While migration to a different country or city within a person’s own country can promise the chance of a better life, education or job, it is not without risk. Children on the move can become highly vulnerable to discrimination, violence, abuse and exploitation during their journey and at their destination.

Who Is an Immigrant?

A person who comes to a country with the intention of taking up permanent residence is called an immigrant. While many immigrants choose to make a permanent life in a new country, they are free to return home as well.

Who Is a Refugee?

Refugees are people who are seeking a safe haven after being forced to flee violence, persecution or war. Worldwide, there are nearly 25.9 million refugees, over half of whom are children.

Refugee children are among the most vulnerable in the world. Every day, they risk loss of some kind, including the loss of the future that every child deserves. Child refugees live in constant fear, uncertainly and instability. Where will their next meal come from? Where will they sleep? How will they survive?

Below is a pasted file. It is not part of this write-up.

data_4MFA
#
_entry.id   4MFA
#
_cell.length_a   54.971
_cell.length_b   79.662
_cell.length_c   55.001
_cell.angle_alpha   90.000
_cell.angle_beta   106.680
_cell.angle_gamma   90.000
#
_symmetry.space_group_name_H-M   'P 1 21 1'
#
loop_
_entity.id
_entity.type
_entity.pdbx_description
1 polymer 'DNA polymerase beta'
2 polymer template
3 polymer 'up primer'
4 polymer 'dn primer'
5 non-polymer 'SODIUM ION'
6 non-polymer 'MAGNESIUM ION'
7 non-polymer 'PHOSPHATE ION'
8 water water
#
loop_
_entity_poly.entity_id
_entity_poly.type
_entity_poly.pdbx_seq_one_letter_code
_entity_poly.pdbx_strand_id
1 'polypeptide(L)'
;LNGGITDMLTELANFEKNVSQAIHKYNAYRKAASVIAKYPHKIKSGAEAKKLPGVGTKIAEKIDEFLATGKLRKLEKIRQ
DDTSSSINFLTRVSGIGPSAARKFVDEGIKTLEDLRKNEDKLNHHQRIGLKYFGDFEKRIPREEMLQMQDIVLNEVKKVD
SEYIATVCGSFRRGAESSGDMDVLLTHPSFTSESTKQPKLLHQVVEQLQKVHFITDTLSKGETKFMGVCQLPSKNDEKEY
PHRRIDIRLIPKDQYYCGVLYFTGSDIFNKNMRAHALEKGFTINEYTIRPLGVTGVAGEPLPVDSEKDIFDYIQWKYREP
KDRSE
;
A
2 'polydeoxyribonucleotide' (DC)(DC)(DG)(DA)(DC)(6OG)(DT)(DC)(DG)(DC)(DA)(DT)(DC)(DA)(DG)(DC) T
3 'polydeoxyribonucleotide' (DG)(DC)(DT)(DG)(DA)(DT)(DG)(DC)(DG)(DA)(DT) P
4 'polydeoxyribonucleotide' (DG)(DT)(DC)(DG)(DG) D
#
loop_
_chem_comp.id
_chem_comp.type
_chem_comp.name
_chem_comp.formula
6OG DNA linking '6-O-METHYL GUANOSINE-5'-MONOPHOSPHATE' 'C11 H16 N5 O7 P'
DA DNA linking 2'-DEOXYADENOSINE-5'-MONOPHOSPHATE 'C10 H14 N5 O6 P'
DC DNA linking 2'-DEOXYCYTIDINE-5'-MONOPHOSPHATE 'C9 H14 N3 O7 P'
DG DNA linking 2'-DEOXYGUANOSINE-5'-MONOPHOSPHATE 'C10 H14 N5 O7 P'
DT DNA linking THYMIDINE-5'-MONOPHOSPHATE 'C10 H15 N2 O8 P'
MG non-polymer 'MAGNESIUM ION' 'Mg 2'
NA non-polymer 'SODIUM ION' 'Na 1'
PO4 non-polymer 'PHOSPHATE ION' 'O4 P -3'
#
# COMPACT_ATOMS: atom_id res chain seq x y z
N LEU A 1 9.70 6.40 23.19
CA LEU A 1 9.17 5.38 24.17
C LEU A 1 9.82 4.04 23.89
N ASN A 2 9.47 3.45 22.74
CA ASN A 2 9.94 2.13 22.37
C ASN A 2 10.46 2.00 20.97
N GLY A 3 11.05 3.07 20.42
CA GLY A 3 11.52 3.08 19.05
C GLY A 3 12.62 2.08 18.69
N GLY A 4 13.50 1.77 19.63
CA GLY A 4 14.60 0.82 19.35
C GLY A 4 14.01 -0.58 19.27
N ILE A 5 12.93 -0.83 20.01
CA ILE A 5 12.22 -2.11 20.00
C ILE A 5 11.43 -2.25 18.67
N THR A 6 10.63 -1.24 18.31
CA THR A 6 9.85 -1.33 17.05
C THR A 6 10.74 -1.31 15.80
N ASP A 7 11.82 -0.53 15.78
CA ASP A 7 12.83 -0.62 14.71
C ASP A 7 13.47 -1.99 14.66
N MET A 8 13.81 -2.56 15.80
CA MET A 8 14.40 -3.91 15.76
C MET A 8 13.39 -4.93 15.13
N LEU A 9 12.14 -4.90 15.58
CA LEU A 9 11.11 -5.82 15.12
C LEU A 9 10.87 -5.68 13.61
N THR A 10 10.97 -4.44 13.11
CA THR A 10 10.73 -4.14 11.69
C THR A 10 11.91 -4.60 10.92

Child refugees desperately need protection from a wide range of violence, including abuse, exploitation and neglect. Child marriage remains a growing concern among refugee children as well.

The total global refugee population is the highest it's ever been. These statics are important to note as well: 

  • A refugee spends an average of 17 years of his or her life in exile.[i]
  • Approximately four million school-age refugees are currently out of school.